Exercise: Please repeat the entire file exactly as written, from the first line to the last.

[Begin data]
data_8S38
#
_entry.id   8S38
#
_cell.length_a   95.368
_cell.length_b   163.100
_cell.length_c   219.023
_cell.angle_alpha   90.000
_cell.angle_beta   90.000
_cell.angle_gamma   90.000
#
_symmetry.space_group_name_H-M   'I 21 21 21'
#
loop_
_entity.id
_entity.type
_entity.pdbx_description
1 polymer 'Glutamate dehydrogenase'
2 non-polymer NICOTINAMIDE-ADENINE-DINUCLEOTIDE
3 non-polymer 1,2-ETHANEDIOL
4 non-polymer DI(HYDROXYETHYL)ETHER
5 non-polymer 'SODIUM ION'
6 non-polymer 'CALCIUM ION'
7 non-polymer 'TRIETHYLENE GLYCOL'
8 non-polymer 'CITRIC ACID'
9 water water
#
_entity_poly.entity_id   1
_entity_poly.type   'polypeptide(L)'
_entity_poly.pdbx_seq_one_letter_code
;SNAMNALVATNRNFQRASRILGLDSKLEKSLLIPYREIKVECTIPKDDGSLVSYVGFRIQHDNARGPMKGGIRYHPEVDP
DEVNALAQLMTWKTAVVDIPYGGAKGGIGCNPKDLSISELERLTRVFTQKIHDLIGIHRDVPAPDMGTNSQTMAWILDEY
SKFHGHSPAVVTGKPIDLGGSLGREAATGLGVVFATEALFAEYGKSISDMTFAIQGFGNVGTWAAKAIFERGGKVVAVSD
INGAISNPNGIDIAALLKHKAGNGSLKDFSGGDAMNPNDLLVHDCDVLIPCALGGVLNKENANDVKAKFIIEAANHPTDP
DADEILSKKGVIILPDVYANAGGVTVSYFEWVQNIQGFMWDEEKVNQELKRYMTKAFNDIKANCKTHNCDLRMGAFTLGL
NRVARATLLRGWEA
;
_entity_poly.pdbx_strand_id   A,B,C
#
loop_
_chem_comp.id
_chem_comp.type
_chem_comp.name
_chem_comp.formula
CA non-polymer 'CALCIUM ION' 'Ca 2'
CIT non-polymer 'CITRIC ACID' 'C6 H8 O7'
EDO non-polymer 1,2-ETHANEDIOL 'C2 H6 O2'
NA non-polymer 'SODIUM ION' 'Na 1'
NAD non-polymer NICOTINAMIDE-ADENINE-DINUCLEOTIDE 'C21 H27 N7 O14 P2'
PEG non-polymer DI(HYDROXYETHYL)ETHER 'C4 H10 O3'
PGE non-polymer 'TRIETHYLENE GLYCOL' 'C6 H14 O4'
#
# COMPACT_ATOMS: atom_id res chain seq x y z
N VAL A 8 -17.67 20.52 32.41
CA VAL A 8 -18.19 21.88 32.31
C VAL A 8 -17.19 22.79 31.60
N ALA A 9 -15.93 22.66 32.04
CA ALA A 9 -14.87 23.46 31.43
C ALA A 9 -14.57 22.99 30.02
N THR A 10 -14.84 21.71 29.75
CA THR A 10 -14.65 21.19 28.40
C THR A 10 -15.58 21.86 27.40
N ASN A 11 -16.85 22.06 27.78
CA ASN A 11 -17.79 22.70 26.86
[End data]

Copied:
data_8S38
#
_entry.id   8S38
#
_cell.length_a   95.368
_cell.length_b   163.100
_cell.length_c   219.023
_cell.angle_alpha   90.000
_cell.angle_beta   90.000
_cell.angle_gamma   90.000
#
_symmetry.space_group_name_H-M   'I 21 21 21'
#
loop_
_entity.id
_entity.type
_entity.pdbx_description
1 polymer 'Glutamate dehydrogenase'
2 non-polymer NICOTINAMIDE-ADENINE-DINUCLEOTIDE
3 non-polymer 1,2-ETHANEDIOL
4 non-polymer DI(HYDROXYETHYL)ETHER
5 non-polymer 'SODIUM ION'
6 non-polymer 'CALCIUM ION'
7 non-polymer 'TRIETHYLENE GLYCOL'
8 non-polymer 'CITRIC ACID'
9 water water
#
_entity_poly.entity_id   1
_entity_poly.type   'polypeptide(L)'
_entity_poly.pdbx_seq_one_letter_code
;SNAMNALVATNRNFQRASRILGLDSKLEKSLLIPYREIKVECTIPKDDGSLVSYVGFRIQHDNARGPMKGGIRYHPEVDP
DEVNALAQLMTWKTAVVDIPYGGAKGGIGCNPKDLSISELERLTRVFTQKIHDLIGIHRDVPAPDMGTNSQTMAWILDEY
SKFHGHSPAVVTGKPIDLGGSLGREAATGLGVVFATEALFAEYGKSISDMTFAIQGFGNVGTWAAKAIFERGGKVVAVSD
INGAISNPNGIDIAALLKHKAGNGSLKDFSGGDAMNPNDLLVHDCDVLIPCALGGVLNKENANDVKAKFIIEAANHPTDP
DADEILSKKGVIILPDVYANAGGVTVSYFEWVQNIQGFMWDEEKVNQELKRYMTKAFNDIKANCKTHNCDLRMGAFTLGL
NRVARATLLRGWEA
;
_entity_poly.pdbx_strand_id   A,B,C
#
loop_
_chem_comp.id
_chem_comp.type
_chem_comp.name
_chem_comp.formula
CA non-polymer 'CALCIUM ION' 'Ca 2'
CIT non-polymer 'CITRIC ACID' 'C6 H8 O7'
EDO non-polymer 1,2-ETHANEDIOL 'C2 H6 O2'
NA non-polymer 'SODIUM ION' 'Na 1'
NAD non-polymer NICOTINAMIDE-ADENINE-DINUCLEOTIDE 'C21 H27 N7 O14 P2'
PEG non-polymer DI(HYDROXYETHYL)ETHER 'C4 H10 O3'
PGE non-polymer 'TRIETHYLENE GLYCOL' 'C6 H14 O4'
#
# COMPACT_ATOMS: atom_id res chain seq x y z
N VAL A 8 -17.67 20.52 32.41
CA VAL A 8 -18.19 21.88 32.31
C VAL A 8 -17.19 22.79 31.60
N ALA A 9 -15.93 22.66 32.04
CA ALA A 9 -14.87 23.46 31.43
C ALA A 9 -14.57 22.99 30.02
N THR A 10 -14.84 21.71 29.75
CA THR A 10 -14.65 21.19 28.40
C THR A 10 -15.58 21.86 27.40
N ASN A 11 -16.85 22.06 27.78
CA ASN A 11 -17.79 22.70 26.86